Brown and barren land: Bolivia’s historic drought – in pictures
Brown and barren land: Bolivia’s historic drought – in pictures.
Towards the end of last year, the government of Bolivia declared a state of emergency after the worst drought in 25 years affected at least seven of the country’s major cities.In November and December 2016 and January 2017, photographer Marcelo Perez visited reservoirs that supplied drinking water to La Paz, the capital, and neighbouring city El Alto to document the critical levels they had reached.
The Inkachaka, Ajunkota and Hampaturi dams supply drinking water to more than 30% of the population of La Paz.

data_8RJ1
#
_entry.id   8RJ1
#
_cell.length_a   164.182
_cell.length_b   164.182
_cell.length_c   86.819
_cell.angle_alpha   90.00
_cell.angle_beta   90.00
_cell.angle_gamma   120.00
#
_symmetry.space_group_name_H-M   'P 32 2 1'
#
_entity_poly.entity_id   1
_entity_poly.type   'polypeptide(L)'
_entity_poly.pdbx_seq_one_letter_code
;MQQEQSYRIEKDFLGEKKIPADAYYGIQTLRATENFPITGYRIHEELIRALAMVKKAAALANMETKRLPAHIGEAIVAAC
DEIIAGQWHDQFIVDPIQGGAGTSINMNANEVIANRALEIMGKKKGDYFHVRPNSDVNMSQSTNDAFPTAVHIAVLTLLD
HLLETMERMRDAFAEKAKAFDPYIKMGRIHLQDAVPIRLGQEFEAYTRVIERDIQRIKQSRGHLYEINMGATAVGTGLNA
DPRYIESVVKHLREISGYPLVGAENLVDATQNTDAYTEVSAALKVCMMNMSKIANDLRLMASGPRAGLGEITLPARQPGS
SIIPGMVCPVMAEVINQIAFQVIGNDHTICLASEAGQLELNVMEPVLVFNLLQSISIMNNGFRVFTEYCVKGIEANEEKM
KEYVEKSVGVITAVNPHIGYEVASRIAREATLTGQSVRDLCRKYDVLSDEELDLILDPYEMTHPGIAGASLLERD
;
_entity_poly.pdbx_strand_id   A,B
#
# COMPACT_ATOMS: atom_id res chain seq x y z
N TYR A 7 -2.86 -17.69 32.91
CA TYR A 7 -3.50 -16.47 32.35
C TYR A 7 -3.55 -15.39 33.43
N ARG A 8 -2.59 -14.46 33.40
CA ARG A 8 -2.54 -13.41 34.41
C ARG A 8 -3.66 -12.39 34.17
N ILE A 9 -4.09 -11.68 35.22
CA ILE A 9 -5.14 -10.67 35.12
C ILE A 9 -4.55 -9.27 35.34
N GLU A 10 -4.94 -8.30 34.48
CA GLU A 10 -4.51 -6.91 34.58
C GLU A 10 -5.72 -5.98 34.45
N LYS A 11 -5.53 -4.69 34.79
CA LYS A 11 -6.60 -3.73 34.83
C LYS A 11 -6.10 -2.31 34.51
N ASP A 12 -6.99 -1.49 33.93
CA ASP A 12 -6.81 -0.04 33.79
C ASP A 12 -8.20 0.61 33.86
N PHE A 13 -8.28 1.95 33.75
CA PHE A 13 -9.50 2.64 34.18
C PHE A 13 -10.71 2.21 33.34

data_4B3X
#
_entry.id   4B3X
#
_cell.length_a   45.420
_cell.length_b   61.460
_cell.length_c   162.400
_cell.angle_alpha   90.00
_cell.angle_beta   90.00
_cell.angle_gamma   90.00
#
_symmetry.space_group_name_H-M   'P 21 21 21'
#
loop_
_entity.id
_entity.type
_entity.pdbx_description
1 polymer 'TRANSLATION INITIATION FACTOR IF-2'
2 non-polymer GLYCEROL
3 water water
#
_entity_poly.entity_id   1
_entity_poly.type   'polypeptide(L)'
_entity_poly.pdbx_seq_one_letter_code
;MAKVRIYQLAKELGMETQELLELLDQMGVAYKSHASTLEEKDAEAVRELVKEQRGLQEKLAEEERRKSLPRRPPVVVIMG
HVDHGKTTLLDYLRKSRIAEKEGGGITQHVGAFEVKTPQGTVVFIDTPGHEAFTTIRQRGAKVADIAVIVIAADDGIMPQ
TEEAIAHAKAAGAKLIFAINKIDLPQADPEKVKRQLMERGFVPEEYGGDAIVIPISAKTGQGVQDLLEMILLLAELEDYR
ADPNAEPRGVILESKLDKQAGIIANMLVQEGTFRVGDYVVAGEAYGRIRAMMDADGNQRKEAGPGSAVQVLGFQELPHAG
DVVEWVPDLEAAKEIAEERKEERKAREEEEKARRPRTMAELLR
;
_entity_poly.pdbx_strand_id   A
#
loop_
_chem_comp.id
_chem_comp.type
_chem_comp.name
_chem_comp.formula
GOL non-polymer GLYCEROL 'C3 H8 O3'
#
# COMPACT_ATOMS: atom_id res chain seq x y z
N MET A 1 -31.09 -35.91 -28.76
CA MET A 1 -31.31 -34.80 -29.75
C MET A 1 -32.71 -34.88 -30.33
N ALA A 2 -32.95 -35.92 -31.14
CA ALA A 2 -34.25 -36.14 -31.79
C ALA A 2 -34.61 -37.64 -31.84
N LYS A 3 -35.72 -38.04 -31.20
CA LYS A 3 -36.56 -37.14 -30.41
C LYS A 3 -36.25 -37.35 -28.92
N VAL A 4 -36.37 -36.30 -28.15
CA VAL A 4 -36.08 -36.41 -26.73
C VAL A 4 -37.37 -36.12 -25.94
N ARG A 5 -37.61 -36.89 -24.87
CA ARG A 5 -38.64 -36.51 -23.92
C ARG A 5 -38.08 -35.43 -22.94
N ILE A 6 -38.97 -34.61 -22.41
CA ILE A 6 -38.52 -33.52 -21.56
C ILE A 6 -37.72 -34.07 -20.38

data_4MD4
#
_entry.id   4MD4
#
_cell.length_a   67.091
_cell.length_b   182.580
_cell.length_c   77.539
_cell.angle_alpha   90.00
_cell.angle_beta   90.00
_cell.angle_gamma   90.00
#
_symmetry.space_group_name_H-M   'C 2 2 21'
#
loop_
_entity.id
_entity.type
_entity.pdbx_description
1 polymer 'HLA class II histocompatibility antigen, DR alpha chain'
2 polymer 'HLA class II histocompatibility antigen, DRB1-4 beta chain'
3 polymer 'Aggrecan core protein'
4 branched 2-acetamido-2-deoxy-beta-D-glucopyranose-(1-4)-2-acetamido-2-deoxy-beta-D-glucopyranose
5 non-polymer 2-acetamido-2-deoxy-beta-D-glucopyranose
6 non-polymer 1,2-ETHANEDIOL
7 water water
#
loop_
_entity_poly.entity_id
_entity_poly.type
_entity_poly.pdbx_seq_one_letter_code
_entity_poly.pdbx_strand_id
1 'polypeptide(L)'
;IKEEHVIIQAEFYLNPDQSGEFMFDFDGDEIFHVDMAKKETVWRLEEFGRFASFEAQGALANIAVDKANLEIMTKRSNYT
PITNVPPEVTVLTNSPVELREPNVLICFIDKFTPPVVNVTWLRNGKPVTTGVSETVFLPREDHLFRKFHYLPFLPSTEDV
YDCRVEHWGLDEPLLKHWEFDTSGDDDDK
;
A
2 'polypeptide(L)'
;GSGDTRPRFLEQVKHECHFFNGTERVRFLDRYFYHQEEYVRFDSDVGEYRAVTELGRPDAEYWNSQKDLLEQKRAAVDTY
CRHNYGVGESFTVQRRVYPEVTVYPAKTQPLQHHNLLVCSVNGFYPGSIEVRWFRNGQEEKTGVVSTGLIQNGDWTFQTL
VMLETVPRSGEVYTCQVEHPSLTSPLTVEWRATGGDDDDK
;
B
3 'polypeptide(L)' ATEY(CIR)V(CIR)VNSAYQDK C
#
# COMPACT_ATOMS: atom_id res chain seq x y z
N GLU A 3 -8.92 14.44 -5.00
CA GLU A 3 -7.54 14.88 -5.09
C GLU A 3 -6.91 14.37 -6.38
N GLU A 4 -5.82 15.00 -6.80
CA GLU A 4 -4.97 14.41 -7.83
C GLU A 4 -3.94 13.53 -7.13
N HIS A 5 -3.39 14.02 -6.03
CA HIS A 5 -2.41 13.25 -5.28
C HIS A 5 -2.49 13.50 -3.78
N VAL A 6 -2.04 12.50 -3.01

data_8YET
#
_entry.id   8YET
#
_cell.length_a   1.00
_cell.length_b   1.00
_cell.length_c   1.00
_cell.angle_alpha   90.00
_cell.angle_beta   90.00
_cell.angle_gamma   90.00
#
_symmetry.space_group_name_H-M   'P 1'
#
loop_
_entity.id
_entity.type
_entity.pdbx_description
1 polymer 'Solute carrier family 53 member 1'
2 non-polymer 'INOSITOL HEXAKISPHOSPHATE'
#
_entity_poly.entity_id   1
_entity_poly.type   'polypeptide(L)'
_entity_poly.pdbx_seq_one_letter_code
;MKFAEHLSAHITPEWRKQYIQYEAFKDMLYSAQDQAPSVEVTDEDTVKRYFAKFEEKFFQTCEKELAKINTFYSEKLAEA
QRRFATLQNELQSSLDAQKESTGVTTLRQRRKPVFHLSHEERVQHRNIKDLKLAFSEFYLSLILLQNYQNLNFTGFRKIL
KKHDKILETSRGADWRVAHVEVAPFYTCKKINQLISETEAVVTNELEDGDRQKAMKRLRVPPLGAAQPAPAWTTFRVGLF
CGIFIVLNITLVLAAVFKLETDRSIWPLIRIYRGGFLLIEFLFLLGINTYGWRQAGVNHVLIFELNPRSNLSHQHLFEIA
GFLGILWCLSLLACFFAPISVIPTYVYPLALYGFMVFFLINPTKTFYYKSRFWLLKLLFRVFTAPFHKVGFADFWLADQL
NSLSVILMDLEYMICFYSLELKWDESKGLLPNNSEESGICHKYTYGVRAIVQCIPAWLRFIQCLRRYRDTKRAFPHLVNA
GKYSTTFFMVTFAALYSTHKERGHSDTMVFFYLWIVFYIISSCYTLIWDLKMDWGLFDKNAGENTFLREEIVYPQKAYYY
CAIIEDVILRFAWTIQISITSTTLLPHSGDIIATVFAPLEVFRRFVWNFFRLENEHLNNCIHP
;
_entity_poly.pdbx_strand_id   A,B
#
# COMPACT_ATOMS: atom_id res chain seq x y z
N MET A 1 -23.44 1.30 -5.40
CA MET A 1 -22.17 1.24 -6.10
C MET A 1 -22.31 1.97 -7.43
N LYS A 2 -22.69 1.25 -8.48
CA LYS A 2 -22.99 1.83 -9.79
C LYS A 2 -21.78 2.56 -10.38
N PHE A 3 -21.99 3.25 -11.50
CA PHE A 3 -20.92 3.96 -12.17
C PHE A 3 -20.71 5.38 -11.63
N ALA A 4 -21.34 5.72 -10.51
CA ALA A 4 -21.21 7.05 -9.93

I expected to see military or personnel from the water company, but the place was totally empty.
Bolivians staged protests in major cities, mirroring the demonstrations of the Cochabamba ‘water war’ in 2000.
Moreira resigned in January.
Water rationing was used for the first time in La Paz, affecting 80,000 people.
The Chacaltaya glacier – once the world’s highest ski resort – has already completely disappeared.
The two Tuni-Condoriri glaciers that provide water to El Alto and La Paz lost 39% of their area between 1983 and 2006.
Here, a rubber emergency channel drains water from a lagoon to ease water shortages.